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Dentists, Dietitians, and Oral Health

March 25, 2011

As I plan to make my way to the dentist office later next week I’ve begun to think of a terrific article I read recently in the winter issue of the ADA Times, a publication for members of the American Dietetic Association.

The article by Amberly Wilson, MS, RD, titled “A Perfect Match: Opportunities for Dentist-Dietitian Connections” brings to light the relationship between nutrition and dentistry. Whether its dental caries, eating disorders, or complications with diabetes often the first signs of poor nutrition develop in the mouth. Because of this, there are definite opportunities for RDs and dentists to collaborate to improve the health of patients.


When you think of oral health and nutrition the first connection you may make is dental caries (cavities) and the foods that cause them. Foods like soda, candy, and bread products are the biggest culprits. Bacteria that aids in tooth decay use the carbohydrates provided by these foods for energy and produce byproducts that further breakdown enamel and teeth.

But there is a much larger spectrum of oral diseases that relate to nutrition. Eating disorders, like anorexia nervosa and bulimia nervosa can often be discovered through oral examination as well. Translucent, brittle and weakened teeth as well as loss of tissue or erosive lesions can all be signs that an eating disorder may be present. And because so many eating disorders go unreported dentists can often be the first health professional that screen for these health problems.

Diabetes is another disease that exhibits problems inside the mouth. Because of poor blood glucose control gum disease can be a common threat to diabetics due to the body’s lessened ability to fight of bacteria. What’s worse is that problems like gum disease that are commonly caused by bacterial infections also lead to a spike in blood glucose, making diabetes harder to control. Other complications include thrush and dry mouth that can further lead to cavities or ulcers.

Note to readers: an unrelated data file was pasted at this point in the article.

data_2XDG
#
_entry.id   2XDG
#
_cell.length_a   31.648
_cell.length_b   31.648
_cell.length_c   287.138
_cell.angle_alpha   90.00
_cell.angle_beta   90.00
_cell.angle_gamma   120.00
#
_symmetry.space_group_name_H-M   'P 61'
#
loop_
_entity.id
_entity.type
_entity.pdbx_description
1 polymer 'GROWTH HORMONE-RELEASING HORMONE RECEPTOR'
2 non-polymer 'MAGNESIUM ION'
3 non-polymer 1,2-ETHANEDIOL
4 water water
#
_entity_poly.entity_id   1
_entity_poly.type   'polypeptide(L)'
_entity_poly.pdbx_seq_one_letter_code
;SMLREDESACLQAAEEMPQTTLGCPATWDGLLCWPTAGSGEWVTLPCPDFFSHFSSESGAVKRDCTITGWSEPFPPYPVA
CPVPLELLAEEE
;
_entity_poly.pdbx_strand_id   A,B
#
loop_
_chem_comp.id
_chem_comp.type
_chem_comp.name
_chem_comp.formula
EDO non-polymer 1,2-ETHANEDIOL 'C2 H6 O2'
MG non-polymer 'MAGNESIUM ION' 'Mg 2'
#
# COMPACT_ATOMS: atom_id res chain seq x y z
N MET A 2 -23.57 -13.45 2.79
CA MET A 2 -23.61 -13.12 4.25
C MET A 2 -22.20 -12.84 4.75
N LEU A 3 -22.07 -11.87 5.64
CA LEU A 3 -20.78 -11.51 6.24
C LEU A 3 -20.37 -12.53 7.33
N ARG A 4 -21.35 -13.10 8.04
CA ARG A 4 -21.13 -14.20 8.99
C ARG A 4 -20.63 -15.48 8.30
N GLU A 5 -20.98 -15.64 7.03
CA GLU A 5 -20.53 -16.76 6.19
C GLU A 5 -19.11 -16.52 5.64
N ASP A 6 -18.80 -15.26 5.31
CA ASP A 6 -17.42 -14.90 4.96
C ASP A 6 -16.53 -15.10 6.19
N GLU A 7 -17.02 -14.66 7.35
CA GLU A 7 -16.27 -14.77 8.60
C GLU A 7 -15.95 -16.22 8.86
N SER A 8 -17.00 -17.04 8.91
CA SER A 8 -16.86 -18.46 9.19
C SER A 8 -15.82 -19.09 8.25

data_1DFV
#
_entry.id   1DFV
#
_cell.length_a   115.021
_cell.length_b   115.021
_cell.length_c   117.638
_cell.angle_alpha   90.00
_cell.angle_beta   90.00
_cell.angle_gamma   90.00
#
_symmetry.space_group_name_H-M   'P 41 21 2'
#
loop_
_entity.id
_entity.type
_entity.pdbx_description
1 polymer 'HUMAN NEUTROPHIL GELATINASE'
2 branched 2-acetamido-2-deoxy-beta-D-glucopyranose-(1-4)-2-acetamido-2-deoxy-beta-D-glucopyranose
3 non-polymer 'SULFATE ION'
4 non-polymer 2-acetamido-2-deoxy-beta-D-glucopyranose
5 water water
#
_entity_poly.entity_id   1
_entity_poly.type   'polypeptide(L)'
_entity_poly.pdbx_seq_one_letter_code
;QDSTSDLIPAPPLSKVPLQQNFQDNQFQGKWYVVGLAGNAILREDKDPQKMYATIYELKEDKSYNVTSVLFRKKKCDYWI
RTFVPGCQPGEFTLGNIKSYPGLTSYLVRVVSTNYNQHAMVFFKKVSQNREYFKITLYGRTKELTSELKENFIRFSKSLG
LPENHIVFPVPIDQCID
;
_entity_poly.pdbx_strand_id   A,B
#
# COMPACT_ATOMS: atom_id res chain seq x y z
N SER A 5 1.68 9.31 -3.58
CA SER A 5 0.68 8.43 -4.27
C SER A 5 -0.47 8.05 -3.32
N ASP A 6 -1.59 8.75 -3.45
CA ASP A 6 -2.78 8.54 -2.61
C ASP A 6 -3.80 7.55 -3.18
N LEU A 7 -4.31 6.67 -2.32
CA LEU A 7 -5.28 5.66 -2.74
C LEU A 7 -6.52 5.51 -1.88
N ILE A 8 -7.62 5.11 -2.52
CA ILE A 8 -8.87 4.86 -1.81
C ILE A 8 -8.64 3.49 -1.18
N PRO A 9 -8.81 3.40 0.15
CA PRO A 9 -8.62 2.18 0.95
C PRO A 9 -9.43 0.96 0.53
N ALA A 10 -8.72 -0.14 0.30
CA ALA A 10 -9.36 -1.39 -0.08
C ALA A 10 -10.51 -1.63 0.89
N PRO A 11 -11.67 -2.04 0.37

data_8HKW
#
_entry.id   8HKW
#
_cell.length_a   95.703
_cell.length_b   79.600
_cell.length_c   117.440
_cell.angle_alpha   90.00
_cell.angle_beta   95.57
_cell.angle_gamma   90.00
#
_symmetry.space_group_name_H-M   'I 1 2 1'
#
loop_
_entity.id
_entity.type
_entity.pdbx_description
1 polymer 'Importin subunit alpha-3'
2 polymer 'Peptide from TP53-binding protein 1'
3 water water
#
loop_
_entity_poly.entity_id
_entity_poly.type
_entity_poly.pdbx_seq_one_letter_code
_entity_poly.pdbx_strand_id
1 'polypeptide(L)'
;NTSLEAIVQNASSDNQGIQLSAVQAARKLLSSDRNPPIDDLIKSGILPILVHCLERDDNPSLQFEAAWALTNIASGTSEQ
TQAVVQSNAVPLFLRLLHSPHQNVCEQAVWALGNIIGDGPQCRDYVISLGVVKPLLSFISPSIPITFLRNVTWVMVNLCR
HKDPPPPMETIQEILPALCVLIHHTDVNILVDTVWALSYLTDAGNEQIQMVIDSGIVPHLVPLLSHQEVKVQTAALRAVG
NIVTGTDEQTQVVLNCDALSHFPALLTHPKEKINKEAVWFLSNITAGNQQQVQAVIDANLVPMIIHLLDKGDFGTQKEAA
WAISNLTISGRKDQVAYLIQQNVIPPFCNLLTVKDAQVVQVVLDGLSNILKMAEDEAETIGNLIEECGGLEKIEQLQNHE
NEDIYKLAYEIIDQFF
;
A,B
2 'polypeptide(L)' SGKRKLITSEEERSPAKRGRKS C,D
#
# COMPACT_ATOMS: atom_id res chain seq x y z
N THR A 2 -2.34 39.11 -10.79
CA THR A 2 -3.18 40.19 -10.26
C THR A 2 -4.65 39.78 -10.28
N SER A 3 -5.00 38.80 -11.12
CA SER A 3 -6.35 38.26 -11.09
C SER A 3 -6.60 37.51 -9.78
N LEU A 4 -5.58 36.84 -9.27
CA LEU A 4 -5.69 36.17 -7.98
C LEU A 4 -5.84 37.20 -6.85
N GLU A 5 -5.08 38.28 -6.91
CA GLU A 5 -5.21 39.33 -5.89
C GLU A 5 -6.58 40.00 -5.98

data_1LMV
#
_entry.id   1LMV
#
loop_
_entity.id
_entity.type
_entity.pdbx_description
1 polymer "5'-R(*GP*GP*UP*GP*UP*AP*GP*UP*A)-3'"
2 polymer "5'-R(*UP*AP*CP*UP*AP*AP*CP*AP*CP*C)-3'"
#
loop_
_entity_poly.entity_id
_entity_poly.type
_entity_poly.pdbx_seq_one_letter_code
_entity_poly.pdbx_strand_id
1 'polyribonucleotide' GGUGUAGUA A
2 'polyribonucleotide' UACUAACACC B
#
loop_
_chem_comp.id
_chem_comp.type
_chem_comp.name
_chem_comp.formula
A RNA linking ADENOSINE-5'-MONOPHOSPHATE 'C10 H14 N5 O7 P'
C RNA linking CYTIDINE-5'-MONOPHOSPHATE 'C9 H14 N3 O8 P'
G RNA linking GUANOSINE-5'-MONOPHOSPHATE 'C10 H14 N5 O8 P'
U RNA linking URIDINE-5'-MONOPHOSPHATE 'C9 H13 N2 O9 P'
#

Even such issues as vitamin and mineral deficiencies can cause serious oral problems. Vitamin C deficiency can lead to bleeding gums. B vitamin deficiency can lead to a problem known as angular cheilosis, characterized by fissures in the corners of the mouth, lips, and cheeks. A swollen, pale or reddened tongue in which there is a absence or flattened papillae (the little structures on your tongue) can also be due to folate, B vitamin or iron deficits.


Oral health and nutrition have a clear connection. It’s up to both dietitians and dentists to work together for better patient care and ultimately, healthier individuals. The next time you have a oral check-up, think about how you can incorporate both professions into your life for better overall health.


  1. “Living With Diabetes.” American Diabetic Association. N.p., n.d. Web. 11 Mar. 2011. < >.
  2. Wilson, Amberly. “A Perfect Match: Opportunities for Dentist-Dietitian Connections.” ADA Times Winter 2011: 18-19. Print.
2 Comments leave one →
  1. October 15, 2011 5:10 AM

    What’s worse is that problems like gum disease that are commonly caused by bacterial infections also lead to a spike in blood glucose, making diabetes harder to control.

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